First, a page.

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The snow is disappearing a little bit each day. There are bare patches on the hill now so no more sledding for the kids in town unless we get our normal late March - early April storm. It isn't really all that warm -- 37F now -- but it is above freezing and that's what counts for mud season. This is Maple Syrup Sunday here in Maine with sugar houses open for pancakes and other maple yummies. Days with the temps above freezing and cold nights are the ingredients for good sap runs and we have them in abundance now. We'll be buying some syrup soon.

Food By Mom -- Bread

My daughter, who is a superb cook, called me a while back and said she wanted to learn to make bread. I confess I was surprised that she seemed at all intimidated at the prospect of baking bread because, as I said, she is a superb cook and baker. I offered to show her how and we made a date for me to go to her house to bake bread. I ordered the latest edition of  Bernard Clayton's Complete Book of Breads talked with her about what kind we'd make and got ready. Then came snow, colds, meetings all necessitating rescheduling. But finally yesterday the universe cooperated and I went off to her house. Of course when I arrived, I realized I had forgotten to bring her the book! 

Before making bread, we had a delicious antipasto that she made for lunch --


I learned to make bread using the Clayton book, the 1973 edition. I made a variety of Easter breads, whole wheat breads, all kinds of breads. But the favorite for my family was definitely Onion Lover's Bread. Which is what we had planned to make. But remember -- I forgot the book. But I pretty much remembered how to make the filling, so I figured we could make a basic white bread, fill it with the onion and cheese mixture and make a pretty close approximation of the bread she loves. And besides, the idea was to have an afternoon together and show her how to make bread and that would easily be accomplished.

Aeolian, Take 2

I am enjoying knitting the Aeolian shawl from Knitty. In fact I decided to work on two of them and started the second, which will be a shawlette for a friend, in the pink that I was using for American Beauty. I frogged the American Beauty because it was just not grabbing me enough. But I really like this yarn, a lovely cashmere/silk,  in the new pattern. This is a look at it when I had just started. I'll take a current progress shot tomorrow. I am using 2.50mm needles and 11/0 beads -- a mix of pinks and gold. I decided to make it a bit larger than the pattern calls for and so I have done 8 repeats of the agave motif. I'll get progress pictures tomorrow.

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The first of the red amaryllis flowers has wilted. I think they are as interesting in this stage as they are in their glory -- 

 

Today has been a day for me to do a lot of prep work for the class I will be teaching at Senior College -- Conversations in the Third Act, a look at the psychology of aging. So not much time for knitting or anything else. Watching me completely exhausted Moe -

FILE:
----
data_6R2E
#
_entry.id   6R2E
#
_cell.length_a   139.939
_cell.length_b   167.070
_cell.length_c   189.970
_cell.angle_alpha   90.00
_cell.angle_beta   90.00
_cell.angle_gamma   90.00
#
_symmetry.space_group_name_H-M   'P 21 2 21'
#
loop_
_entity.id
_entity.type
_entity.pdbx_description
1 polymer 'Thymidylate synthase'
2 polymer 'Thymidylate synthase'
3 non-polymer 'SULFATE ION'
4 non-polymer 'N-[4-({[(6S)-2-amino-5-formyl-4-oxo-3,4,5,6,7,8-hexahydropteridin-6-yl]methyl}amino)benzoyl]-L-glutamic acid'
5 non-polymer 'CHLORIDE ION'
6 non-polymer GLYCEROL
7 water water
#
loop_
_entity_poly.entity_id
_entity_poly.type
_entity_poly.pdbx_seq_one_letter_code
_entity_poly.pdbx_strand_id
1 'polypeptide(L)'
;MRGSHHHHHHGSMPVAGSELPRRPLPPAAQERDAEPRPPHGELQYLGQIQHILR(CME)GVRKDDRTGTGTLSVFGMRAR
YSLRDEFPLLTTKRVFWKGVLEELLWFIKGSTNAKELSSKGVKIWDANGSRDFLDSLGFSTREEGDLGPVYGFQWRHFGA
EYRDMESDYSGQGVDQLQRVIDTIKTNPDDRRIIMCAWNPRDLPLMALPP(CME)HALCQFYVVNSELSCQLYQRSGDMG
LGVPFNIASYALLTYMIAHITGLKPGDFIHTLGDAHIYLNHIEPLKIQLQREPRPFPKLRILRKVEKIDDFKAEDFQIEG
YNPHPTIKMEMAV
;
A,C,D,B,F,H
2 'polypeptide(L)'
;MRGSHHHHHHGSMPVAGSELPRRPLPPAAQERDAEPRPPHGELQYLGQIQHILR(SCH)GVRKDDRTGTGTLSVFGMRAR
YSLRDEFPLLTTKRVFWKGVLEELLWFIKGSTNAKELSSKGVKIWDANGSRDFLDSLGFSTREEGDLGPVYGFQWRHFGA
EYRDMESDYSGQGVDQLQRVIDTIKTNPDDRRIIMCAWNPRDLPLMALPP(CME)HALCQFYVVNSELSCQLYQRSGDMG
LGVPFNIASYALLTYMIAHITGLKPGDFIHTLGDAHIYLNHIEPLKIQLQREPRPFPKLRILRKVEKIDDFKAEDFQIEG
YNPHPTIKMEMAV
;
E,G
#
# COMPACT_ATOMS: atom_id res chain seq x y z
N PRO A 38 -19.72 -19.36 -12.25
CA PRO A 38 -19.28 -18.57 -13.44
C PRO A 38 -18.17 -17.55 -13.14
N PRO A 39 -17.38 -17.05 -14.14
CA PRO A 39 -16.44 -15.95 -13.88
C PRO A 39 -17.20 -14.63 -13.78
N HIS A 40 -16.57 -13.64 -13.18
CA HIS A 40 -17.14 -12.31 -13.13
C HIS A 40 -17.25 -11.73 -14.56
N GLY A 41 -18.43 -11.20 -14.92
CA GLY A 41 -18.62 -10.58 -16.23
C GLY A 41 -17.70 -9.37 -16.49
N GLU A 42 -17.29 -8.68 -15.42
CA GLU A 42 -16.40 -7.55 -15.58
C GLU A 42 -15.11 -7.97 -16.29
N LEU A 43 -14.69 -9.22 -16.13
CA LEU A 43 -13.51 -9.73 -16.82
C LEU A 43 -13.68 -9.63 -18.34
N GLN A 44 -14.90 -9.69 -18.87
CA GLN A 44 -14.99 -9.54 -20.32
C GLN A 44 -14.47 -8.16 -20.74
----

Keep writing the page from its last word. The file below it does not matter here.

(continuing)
Food By Mom -- Sweet Potato, Jalapeno, & Corn Soup

We have taken to making soup every other Friday -- alternating with pizza on the other Fridays. And this week, I made Sweet Potato, Jalapeno, and Corn soup.


4 strips of bacon, chopped


1 large onion chopped


2 cloves minced garlic


2 medium sweet potatoes 

4 cups vegetable or chicken stock


pickled jalapeno rings

1 cup fresh or frozen corn kernels


1/2 tablespoon kosher salt


1 tsp. Thai chili garlic paste


coarse ground black pepper

1. Roast sweet potatoes -- approximately 1 hour in 375 degree over. 

2. When potatoes are done, scoop flesh from the skins, place in soup pot and add stock. Stir to combine well. Mixture should be a little lumpy but well blended. Simmer on medium heat.

3. Brown chopped bacon until it is nicely crisp. Remove from pan and then lightly saute onions and garlic.

4. Add onions, garlic, and bacon to sweet potato stock mixture and stir.

5. Stir in chili garlic paste, salt and pepper.

6. Add jalapeno slices and corn. Stir. Taste for seasoning. Add salt if needed. If the soup is to thick, add a bit of cream or water to desired consistency.

I knew I'd know...

Remember how I said I knew I would know the right pattern for the olive silk when I found it? Well, I believe I found it -- the Aeolian Shawl in the new Knitty. I am planning the full shawl version and cast on for it last night.

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I am using  2.5mm needles and 11/0 beads. And I like what I am seeing so far.

In other knitting progress, here is that cash/silk one --

I like the pattern stitch a lot but this yarn is very soft and drapey and the stitch may need something crisper. So I am iffy about it in this yarn. I am thinking it might do better in something more flowing. So I'll have to think about it for a while.

Or maybe I am just too restless to decide at this point. Restless Knitter Syndrome -- my great discovery!